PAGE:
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Home Editorials of Interest Taipei Times Moving past dictator worship

Moving past dictator worship

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Politicians across party lines often laud democracy as the nation’s greatest achievement and a major asset. However, the fact that yesterday — Oct. 31 — was still observed as a public holiday commemorating Chiang Kai-shek’s (蔣介石) birthday was a timely reminder to the government and the public alike that the nation is far from achieving its dream of transitional justice.

As a result of government inaction, ludicrous forms of veneration of Chiang remain across the country. Aside from observing his birth and death, statues of the dictator continue to dominate many public spaces and campuses, not to mention the most grandiose of them all — the Chiang Kai-shek Memorial Hall in Taipei — to honor the main culprit behind the 228 Massacre and the White Terror era, in which tens of thousands of Taiwanese perished.

The public has had enough after the administration of former president Ma Ying-jeou (馬英九), which merely paid lip service to democracy.

With the Democratic Progressive Party (DPP), which has long preached about the importance of democracy, taking over, many harbor high hopes that it would carry through the long-overdue transitional justice.

There are various steps that the government can take to prove it is serious about achieving its promise of change.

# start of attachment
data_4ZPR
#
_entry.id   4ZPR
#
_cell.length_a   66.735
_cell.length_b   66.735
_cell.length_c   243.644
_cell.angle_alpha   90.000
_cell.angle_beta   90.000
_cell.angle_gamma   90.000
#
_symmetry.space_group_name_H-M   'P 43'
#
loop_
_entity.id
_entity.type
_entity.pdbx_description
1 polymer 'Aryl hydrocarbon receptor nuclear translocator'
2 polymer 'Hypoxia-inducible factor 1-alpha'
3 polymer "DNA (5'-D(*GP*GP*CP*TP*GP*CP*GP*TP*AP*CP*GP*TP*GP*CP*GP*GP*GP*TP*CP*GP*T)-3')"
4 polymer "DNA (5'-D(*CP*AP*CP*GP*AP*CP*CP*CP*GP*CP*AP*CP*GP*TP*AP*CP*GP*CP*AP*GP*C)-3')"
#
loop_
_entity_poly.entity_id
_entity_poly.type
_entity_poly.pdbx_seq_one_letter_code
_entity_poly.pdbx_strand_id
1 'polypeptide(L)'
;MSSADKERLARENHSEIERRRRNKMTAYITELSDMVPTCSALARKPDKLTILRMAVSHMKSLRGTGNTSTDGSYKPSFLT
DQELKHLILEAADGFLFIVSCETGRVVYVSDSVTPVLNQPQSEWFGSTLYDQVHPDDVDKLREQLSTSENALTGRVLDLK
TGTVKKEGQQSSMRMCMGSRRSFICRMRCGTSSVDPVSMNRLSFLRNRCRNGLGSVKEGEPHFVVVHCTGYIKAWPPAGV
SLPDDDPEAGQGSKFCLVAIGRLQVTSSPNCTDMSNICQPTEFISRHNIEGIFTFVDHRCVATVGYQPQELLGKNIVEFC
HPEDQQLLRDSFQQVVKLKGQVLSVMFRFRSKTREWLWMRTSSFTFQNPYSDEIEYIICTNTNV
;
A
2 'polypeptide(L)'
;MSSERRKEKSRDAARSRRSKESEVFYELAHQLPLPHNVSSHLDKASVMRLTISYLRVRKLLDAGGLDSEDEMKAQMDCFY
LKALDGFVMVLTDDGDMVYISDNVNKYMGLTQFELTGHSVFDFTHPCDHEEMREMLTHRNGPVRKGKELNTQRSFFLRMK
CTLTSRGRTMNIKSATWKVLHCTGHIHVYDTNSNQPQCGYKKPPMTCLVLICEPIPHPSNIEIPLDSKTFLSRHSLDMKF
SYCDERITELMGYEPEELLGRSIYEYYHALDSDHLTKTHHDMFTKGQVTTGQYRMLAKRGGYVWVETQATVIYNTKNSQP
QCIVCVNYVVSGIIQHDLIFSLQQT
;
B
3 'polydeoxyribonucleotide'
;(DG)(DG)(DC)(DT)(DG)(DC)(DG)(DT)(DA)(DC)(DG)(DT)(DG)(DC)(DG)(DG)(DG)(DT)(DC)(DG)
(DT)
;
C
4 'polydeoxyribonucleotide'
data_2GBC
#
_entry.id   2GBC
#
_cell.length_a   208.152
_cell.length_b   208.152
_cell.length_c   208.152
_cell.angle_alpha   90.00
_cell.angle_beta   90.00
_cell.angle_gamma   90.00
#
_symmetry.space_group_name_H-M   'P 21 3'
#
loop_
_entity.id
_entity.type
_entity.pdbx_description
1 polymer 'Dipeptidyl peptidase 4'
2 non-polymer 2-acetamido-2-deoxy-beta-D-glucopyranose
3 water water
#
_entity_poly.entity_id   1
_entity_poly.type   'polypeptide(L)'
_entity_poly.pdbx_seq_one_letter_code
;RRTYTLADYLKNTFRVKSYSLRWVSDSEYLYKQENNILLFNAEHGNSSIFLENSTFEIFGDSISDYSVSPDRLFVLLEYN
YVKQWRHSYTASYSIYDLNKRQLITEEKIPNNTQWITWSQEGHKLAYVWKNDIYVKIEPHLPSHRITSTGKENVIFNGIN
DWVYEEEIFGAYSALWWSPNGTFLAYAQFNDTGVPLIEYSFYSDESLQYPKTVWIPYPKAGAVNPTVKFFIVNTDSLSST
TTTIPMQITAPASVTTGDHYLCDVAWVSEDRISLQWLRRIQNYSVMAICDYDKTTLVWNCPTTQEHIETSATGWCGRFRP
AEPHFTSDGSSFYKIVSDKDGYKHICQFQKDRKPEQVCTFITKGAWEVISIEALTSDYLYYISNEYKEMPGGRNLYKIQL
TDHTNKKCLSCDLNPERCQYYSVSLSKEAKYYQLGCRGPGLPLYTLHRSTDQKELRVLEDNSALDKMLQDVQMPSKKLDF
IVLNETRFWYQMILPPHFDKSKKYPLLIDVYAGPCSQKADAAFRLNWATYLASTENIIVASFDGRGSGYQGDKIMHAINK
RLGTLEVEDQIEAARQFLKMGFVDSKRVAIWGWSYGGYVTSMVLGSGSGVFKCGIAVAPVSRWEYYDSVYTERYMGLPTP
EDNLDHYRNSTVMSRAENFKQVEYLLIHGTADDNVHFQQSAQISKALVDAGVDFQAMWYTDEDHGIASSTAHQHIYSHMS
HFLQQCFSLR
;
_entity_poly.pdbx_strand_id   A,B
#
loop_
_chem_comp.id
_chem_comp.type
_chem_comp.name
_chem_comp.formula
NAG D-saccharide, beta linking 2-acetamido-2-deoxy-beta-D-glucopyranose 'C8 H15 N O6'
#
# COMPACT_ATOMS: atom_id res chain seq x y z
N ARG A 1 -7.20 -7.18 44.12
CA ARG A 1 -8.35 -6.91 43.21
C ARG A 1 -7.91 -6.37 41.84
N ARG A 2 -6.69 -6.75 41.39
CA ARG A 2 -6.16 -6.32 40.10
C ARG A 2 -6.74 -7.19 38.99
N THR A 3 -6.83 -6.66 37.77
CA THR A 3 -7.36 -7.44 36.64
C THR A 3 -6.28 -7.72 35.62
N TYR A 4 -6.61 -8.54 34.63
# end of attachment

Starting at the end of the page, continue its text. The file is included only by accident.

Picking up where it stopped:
For example, rather than commemorating Chiang and observing days that are irrelevant to Taiwanese, it could designate holidays that are centered on Taiwanese consciousness and honor those who fought to bring about democracy.

It should also work to remove the vestiges of authoritarianism by eradicating worship of a totalitarian regime.

As for the CKS Memorial Hall, the government could initiate a public discussion on whether this public space — covering more than 25 hectares with a 76m-tall monument at the center — should remain devoted to Chiang, or be transformed into another instution, such as a research center or a museum for all of the nation’s presidents, as New Power Party Legislator Hsu Yung-ming (徐永明) has suggested.

While some may be quick to criticize these moves as attempts to instigate polarizing conflicts, the truth is those critics have failed to keep pace with progress and changing values, are unwilling to engage in rational discussion and are stuck in an authoritarian party-state mindset.

Indeed, Taiwan should be proud of its political achievements, having earlier this year consolidated its democracy with a third peaceful transfer of political power.

However, it is ironic for Taiwan to tout itself as a model of a flourishing democracy and for Taiwanese politicians to trumpet democratic values when the nation has done little to discard authoritarian ideas and values.

President Tsai Ing-wen (蔡英文) has vowed to promote transitional justice and transform Taiwan into a truly free and democratic nation. If she means what she says, her administration should start by eradicating all forms of totalitarian worship that still permeates all corners of the nation.


Source: Taipei Times - Editorials 2016/11/01




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